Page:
Solvers Principles and Architectures

Master level course, 4 ECTS. UR1 / ENS Rennes 2019/20 (sif)


A solver is a computer program or algorithm that solves a specific class of problems such as Boolean satisfiability, linear optimization or ideal membership problems. Such solvers are ubiquitous nowadays and are used widely far beyond the community of computer scientists and software engineers. The non existence of decision procedures or the intrinsic high complexity of certain problems do not prevent developing such solvers. On the contrary, they often help better understanding the tackled problems.

The main objective of this course is to help students apprehend and understand the core therories and concepts behind three important classes of problems and their related solvers, namely Boolean Satisfiability, Convex Optimization, and Quantifier Elimination.

We will in addition highlight important implementation aspects such as data structures and heuristics. Indeed, many solvers owe much of their success to smart programming tricks than theoretical breakthroughs. All along the course, recent notable applications of various typical solvers will be discussed as to highlight their broad impact.

Keywords SAT/SMT Solvers, Convex Optimisation, Semi-Definite Programming, Quantifier Elimination


Licence in mathematics or theoretical computer science or equivalent degree. Basic notions in logic, calculus, linear and abstract algebra, combinatorics and graph algorithms will be required.

Expected Outcome

The main objective of the course would be to reduce as much as possible the opacity of a large class of nowadays routinely used solvers.

Roadmap (tentative)

General Introduction

  • September 18th 5:15 PM (instead of 4:15 PM) for 1h only (Room B12D i-58) [slides]

Part 1: Anatomy of SAT/SMT Solvers [SAT,SMT,AI]

  • September 23rd. Lecture 1: Propositional Logic (Room B12D-i59)
  • September 25th. Lecture 2: DPLL/CDCL Solvers (Room B12D-i59)
  • September 30th. Lecture 3: SAT Modulo Theories (Room B12D-i58)
  • October 2nd. TD/Office hours (Room B12D-i58)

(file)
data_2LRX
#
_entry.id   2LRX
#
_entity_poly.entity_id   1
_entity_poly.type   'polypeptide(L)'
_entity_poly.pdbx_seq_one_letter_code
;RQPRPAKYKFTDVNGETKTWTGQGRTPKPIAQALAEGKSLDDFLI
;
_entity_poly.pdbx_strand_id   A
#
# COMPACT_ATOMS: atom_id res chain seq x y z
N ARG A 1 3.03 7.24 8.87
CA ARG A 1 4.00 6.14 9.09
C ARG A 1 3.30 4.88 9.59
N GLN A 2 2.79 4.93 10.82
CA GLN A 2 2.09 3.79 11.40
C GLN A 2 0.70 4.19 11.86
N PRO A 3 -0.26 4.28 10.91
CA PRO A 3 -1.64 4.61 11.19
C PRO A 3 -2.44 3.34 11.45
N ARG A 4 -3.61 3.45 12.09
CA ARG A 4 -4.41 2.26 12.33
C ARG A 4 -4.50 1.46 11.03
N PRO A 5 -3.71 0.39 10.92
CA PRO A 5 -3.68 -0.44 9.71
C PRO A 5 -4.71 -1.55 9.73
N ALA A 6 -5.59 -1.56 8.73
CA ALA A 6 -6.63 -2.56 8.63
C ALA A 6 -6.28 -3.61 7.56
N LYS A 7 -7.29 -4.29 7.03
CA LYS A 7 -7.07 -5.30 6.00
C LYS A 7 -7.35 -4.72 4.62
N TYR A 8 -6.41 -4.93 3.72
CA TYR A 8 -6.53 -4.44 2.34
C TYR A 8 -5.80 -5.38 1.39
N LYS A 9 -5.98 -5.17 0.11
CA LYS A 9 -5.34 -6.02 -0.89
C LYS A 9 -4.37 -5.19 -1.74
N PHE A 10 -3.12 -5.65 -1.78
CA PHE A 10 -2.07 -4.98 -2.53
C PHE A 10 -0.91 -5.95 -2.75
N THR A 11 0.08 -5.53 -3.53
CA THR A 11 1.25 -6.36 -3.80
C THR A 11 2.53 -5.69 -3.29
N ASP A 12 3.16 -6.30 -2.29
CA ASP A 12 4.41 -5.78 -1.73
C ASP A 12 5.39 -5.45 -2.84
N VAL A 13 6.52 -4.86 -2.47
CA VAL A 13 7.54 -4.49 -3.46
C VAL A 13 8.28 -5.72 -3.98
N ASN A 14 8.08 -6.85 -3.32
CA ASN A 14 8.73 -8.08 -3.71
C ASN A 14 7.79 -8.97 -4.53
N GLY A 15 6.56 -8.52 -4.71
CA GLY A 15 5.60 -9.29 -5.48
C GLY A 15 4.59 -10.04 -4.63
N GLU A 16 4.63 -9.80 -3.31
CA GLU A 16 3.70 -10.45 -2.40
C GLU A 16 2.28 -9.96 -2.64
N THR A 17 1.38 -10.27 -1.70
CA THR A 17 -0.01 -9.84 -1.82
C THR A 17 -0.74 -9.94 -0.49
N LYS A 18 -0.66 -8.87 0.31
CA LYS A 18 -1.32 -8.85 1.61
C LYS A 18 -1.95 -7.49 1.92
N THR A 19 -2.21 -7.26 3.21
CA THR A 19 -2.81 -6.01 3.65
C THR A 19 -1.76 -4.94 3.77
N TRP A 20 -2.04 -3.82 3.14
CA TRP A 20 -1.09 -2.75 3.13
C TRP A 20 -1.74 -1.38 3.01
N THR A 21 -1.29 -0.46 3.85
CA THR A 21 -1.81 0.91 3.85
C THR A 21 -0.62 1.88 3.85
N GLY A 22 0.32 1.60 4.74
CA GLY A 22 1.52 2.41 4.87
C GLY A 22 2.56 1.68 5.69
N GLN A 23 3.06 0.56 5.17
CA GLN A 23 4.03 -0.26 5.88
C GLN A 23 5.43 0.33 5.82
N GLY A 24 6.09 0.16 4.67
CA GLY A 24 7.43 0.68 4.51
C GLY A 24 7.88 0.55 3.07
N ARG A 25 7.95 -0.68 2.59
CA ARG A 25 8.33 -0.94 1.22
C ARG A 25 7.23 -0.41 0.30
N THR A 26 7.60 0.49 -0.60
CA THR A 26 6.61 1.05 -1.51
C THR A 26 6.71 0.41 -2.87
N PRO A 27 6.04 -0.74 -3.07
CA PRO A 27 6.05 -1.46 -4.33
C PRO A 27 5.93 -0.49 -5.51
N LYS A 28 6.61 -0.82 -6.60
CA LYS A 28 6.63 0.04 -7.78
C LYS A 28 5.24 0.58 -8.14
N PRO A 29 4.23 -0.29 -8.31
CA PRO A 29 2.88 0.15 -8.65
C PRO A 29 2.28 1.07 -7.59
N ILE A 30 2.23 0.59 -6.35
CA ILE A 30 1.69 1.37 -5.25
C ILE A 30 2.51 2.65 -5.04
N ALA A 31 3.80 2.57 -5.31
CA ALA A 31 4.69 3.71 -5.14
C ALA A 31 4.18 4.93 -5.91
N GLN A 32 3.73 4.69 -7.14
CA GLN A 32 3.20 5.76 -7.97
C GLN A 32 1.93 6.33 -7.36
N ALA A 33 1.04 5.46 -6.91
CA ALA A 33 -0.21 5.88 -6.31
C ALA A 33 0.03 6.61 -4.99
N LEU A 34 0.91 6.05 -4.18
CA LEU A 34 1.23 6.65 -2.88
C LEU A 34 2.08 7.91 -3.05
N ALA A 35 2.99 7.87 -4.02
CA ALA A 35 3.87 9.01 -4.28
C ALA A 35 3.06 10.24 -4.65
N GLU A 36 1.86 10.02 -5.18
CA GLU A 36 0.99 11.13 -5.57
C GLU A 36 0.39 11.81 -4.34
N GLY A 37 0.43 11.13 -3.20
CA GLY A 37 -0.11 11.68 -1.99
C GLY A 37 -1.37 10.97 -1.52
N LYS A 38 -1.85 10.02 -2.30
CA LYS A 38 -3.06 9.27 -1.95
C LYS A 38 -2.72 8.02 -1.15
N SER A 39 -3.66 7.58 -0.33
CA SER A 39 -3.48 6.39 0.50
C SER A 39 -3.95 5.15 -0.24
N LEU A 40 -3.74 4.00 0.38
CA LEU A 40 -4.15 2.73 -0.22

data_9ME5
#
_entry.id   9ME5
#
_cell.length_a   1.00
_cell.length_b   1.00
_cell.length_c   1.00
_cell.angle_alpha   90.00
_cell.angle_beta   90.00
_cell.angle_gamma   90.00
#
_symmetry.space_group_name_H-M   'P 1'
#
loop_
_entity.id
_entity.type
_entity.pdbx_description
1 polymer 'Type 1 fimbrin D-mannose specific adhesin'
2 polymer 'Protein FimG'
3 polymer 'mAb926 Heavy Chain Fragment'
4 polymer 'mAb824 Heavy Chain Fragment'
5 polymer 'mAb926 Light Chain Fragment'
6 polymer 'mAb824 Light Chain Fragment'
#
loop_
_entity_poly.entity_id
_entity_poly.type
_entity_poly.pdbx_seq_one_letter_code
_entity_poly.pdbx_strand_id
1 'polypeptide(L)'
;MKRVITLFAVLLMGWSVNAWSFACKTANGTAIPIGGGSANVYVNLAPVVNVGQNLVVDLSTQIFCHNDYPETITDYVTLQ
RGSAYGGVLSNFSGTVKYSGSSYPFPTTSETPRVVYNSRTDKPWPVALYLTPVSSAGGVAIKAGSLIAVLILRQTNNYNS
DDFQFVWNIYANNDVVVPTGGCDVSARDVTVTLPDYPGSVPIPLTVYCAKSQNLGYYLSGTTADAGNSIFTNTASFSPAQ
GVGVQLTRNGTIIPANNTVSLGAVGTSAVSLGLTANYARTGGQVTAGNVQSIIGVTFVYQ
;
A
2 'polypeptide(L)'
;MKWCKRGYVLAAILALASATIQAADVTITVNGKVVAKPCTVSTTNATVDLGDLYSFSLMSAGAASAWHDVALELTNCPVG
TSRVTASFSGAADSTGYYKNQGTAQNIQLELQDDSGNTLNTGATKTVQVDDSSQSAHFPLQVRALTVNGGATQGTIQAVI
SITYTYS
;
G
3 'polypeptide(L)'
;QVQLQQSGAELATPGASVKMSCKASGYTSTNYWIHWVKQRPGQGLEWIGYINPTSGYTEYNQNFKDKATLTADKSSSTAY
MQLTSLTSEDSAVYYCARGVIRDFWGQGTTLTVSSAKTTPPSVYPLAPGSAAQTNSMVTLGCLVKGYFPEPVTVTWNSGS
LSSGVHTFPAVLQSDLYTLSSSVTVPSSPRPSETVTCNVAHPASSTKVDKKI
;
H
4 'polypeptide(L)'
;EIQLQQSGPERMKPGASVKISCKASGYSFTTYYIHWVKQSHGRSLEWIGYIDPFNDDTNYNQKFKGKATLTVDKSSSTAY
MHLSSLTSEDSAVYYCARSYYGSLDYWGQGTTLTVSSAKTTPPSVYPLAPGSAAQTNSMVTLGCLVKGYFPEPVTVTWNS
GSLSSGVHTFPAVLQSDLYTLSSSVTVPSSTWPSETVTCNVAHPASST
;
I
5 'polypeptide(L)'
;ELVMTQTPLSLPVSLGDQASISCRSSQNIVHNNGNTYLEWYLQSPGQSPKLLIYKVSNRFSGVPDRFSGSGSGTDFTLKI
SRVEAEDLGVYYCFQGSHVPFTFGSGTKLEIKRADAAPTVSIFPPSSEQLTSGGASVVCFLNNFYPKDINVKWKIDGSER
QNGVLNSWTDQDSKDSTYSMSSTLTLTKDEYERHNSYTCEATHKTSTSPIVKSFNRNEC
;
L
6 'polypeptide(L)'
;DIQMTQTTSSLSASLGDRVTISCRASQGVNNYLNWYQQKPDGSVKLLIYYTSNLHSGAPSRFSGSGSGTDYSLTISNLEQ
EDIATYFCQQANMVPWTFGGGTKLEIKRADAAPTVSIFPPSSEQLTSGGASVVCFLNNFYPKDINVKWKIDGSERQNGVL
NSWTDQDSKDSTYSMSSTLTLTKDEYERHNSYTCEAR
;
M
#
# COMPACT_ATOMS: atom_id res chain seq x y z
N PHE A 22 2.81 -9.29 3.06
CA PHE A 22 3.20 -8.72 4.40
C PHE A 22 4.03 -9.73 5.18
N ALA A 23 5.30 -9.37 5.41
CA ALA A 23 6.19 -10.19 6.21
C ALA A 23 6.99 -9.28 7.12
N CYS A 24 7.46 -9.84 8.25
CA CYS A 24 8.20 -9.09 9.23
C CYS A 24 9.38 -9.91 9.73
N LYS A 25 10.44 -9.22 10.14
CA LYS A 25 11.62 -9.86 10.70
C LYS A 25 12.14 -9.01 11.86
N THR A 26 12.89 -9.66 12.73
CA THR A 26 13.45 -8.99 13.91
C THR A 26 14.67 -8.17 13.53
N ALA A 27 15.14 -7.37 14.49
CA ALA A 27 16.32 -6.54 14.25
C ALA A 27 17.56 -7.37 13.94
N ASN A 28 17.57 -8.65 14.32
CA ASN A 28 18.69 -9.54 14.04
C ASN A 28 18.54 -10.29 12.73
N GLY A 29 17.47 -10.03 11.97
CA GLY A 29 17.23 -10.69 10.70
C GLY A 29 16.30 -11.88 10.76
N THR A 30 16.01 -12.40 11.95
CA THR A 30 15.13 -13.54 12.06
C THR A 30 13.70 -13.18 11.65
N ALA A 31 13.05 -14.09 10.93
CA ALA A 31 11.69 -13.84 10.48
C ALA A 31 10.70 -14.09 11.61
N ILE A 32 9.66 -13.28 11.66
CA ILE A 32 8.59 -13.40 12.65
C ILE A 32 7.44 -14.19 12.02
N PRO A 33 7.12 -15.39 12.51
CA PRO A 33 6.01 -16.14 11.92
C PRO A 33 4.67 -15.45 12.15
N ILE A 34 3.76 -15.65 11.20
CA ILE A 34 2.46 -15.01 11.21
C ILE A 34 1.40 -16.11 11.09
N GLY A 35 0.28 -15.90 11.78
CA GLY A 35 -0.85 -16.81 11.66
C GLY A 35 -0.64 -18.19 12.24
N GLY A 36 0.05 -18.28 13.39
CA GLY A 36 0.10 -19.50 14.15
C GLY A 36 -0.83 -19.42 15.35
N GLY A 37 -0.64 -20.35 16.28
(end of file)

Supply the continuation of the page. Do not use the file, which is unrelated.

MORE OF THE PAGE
Part 2: Convex Optimization [slides]

  • October 7th. Lecture 4: Linear Programming (Simplex Algorithm) (Room B12D-i58)
  • October 9th. Lecture 5: Interior Point Methods (Room B12D-i58)
  • October 14th. Lecture 6: SemiDefinite Programming (Room B12D-i58)
  • October 16th. TD/Office hours (Room B12D-i58)

Part 3: Quantifier Elimination

  • October 21st. Lecture 7: Quantifiers Over Real Closed Fields (Room B12D-i58)
  • November 6th. Lecture 8: Cylindrical Algebraic Decomposition (Room B12D-i57)

  • November 13th. Final Exam (Room B12D-i57)


The final score will be composed of two marks:

  1. A written exam: November 13th, 4:15 – 6:15 PM
  2. A project: a problem/puzzle to understand and solve Selected Problems
    • Proposals by October 14th
    • Paper by November 30th (midnight) Latex Template
    • Expected Sections: Introduction, NP-completness, Solving and Results, Conclusion
    • Submission webpage: EasyChair




November 4th. 4:15PM. Room: B12D-i57 (ISTIC).

Previous Exams


Internships (4 to 6 months) on related topics are available.

  • Exact Semidefinite Approximations of Continuous Reachable Sets [pdf]

Please come forward if interested.

Further Readings

  • SAT Papers and book Chapters
    • J.P. Marques-Silva and K.A. Sakallah. GRASP: a search algorithm for propositional satisfiability. IEEE Transactions on Computers. 1999 [pdf]
    • Moskewicz et al. Chaff: Engineering an Efficient SAT Solver. DAC 2001. [pdf]
    • Zack Newsham et al. SATGraf: Visualizing the Evolution of SAT Formula Structure in Solvers. SAT 2015 [pdf]
    • Hadi Katebi et al. Empirical Study of the Anatomy of Modern Sat Solvers. SAT 2011 [pdf]
    • Marques-Silva, Lynce and Malik. Conflict-Driven Clause Learning SAT Solvers. Chapter 4 of the Handbook of Satisfiability [pdf]
    • D. Knuth draft on SAT Solvers [tarball]
  • SMT
    • De moura and Bjorrner. Satisfiability modulo theories: introduction and applications. Communications of the ACM 2011. [pdf]
    • Nieuwenhuis, Oliveras, and Tinelli. Solving SAT and SAT Modulo Theories: From an abstract Davis–Putnam–Logemann–Loveland procedure to DPLL(T). JACM 2006. [pdf]
    • Barrett, Sebastiani, Seshia and Tinelli. Satisfiability Modulo Theories. Chapter 26 of the Handbook of Satisfiability. [pdf]
  • NP-Completeness
    • Michael R. Garey and David S. Johnson. Computers and intractability: a guide to the theory of NP-Completeness

Office Hours

  • Thursdays, 2–4 PM (Inria)
  • For any request/question, feel free to email me (see address below)